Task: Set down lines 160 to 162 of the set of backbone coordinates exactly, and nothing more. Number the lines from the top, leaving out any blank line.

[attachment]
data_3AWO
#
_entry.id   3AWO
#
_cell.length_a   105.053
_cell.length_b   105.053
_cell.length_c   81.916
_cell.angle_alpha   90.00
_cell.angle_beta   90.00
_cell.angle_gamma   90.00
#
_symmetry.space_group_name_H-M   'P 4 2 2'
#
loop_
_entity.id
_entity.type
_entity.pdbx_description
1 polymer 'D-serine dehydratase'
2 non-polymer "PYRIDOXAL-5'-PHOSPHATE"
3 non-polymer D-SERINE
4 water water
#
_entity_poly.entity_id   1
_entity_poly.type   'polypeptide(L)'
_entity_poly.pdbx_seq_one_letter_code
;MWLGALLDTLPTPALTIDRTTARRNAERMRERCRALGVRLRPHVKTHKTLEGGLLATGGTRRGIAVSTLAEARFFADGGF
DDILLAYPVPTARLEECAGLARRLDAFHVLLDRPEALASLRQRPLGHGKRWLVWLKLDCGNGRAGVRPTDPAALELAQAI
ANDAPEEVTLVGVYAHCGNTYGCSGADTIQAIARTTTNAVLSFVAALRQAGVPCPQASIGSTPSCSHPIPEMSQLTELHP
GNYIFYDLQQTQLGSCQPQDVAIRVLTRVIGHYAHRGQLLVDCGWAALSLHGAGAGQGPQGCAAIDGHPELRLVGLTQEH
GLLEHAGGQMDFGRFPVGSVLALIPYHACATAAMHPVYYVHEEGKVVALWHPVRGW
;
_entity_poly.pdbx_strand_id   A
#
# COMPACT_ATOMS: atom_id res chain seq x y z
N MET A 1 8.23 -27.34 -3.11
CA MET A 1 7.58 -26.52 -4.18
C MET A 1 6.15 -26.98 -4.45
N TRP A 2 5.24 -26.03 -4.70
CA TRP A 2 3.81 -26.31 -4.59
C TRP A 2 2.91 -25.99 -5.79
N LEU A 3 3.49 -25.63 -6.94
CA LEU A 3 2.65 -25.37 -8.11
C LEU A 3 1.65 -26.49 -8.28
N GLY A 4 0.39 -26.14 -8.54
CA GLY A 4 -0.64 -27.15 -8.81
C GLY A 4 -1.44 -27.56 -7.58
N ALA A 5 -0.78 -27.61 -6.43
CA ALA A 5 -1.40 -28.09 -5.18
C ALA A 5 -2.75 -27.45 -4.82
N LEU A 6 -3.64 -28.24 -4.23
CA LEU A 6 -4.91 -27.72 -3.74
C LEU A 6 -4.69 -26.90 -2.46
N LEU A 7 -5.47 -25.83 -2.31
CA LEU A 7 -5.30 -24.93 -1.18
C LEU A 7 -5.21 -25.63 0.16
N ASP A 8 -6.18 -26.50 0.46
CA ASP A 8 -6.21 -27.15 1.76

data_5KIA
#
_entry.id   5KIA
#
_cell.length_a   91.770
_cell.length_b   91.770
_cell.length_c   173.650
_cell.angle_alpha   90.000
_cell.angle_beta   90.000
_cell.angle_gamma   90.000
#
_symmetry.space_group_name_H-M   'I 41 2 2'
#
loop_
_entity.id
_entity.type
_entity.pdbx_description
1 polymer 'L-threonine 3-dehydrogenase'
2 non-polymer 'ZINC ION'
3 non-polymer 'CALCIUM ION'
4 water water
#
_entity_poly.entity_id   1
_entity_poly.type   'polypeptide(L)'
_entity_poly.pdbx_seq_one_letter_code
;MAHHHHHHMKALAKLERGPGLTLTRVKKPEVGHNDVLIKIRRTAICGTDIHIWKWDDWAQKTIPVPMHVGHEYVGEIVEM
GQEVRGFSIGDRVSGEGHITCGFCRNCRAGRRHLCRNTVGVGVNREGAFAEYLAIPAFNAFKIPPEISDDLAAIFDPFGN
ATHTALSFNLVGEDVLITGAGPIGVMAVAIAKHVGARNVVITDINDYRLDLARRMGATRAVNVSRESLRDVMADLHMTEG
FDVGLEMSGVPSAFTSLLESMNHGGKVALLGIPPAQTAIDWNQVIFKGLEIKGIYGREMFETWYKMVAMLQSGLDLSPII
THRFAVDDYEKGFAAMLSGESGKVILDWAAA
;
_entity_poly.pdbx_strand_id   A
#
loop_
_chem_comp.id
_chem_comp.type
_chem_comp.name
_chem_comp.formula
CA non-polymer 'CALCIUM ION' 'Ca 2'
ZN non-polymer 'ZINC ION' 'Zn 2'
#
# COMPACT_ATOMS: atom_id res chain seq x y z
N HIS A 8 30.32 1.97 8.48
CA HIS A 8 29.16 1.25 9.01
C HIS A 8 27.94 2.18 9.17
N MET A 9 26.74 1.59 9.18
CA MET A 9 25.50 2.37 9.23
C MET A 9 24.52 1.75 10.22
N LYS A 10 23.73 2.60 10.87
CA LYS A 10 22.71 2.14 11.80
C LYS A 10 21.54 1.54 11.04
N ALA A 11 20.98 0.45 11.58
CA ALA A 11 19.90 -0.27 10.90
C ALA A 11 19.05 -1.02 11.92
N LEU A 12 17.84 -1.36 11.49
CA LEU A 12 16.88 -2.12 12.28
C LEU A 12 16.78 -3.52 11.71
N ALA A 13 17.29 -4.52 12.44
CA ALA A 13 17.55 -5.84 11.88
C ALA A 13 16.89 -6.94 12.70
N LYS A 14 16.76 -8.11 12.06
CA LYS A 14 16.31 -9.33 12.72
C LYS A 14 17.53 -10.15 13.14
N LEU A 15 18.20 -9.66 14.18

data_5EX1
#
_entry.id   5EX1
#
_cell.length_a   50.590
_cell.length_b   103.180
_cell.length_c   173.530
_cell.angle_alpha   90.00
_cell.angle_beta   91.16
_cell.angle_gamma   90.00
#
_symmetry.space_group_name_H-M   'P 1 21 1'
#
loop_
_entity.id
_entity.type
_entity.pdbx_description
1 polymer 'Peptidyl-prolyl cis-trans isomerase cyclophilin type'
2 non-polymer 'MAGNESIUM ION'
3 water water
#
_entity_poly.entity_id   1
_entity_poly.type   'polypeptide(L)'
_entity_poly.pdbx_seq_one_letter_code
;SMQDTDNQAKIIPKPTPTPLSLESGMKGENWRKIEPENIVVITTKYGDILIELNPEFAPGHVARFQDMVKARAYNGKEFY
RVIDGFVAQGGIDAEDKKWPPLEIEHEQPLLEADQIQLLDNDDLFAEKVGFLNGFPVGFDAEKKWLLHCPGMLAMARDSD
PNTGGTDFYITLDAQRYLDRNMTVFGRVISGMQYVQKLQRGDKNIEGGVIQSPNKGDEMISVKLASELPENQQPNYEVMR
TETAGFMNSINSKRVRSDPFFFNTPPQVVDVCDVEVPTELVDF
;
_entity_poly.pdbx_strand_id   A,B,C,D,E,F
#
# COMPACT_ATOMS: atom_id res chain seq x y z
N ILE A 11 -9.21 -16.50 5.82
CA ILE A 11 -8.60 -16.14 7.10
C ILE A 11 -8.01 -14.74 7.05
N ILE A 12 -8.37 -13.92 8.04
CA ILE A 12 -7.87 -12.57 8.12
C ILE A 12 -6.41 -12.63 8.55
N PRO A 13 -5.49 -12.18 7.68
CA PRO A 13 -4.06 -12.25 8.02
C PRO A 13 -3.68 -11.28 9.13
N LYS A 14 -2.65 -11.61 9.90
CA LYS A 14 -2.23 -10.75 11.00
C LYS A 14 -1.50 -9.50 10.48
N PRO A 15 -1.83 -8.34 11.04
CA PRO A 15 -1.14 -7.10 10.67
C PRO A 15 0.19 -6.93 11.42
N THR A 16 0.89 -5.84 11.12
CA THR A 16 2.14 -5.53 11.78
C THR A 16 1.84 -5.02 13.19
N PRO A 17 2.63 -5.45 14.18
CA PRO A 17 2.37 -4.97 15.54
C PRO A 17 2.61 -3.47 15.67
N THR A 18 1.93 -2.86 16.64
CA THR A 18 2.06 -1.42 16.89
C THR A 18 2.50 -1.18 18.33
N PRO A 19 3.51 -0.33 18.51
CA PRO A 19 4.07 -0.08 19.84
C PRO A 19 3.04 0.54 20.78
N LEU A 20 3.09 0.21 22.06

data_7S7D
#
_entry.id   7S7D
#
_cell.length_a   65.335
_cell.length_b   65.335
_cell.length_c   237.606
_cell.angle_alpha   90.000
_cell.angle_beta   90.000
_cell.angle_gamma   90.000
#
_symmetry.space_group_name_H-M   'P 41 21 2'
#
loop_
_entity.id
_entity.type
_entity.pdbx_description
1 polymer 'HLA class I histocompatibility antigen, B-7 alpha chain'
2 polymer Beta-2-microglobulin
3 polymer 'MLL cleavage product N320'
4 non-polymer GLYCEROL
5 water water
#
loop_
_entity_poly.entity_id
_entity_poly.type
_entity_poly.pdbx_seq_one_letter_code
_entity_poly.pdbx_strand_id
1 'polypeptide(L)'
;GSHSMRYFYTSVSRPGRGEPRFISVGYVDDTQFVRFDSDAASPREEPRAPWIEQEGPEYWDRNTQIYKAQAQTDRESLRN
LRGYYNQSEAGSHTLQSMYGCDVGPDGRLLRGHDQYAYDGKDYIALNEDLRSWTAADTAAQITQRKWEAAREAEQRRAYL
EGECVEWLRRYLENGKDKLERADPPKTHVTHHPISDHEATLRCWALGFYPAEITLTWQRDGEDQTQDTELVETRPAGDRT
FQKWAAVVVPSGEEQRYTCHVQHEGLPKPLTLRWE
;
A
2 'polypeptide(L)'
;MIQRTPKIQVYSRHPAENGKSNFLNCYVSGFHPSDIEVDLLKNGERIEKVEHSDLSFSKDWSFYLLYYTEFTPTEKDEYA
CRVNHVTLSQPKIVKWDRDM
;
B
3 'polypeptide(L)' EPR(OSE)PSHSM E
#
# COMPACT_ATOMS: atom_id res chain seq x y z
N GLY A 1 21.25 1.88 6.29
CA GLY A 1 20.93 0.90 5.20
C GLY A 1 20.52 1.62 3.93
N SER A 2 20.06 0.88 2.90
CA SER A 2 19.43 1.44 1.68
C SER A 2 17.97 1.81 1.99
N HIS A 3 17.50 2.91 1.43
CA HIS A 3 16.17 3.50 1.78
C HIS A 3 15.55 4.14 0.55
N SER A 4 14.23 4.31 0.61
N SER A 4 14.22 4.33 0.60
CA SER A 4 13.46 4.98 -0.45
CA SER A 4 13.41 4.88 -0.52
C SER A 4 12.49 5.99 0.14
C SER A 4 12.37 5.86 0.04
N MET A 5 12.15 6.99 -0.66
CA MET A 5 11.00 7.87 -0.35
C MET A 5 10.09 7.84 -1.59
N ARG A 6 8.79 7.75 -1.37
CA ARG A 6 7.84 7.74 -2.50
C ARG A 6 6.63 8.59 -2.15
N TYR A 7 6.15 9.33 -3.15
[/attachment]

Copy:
N PRO A 13 -5.49 -12.18 7.68
CA PRO A 13 -4.06 -12.25 8.02
C PRO A 13 -3.68 -11.28 9.13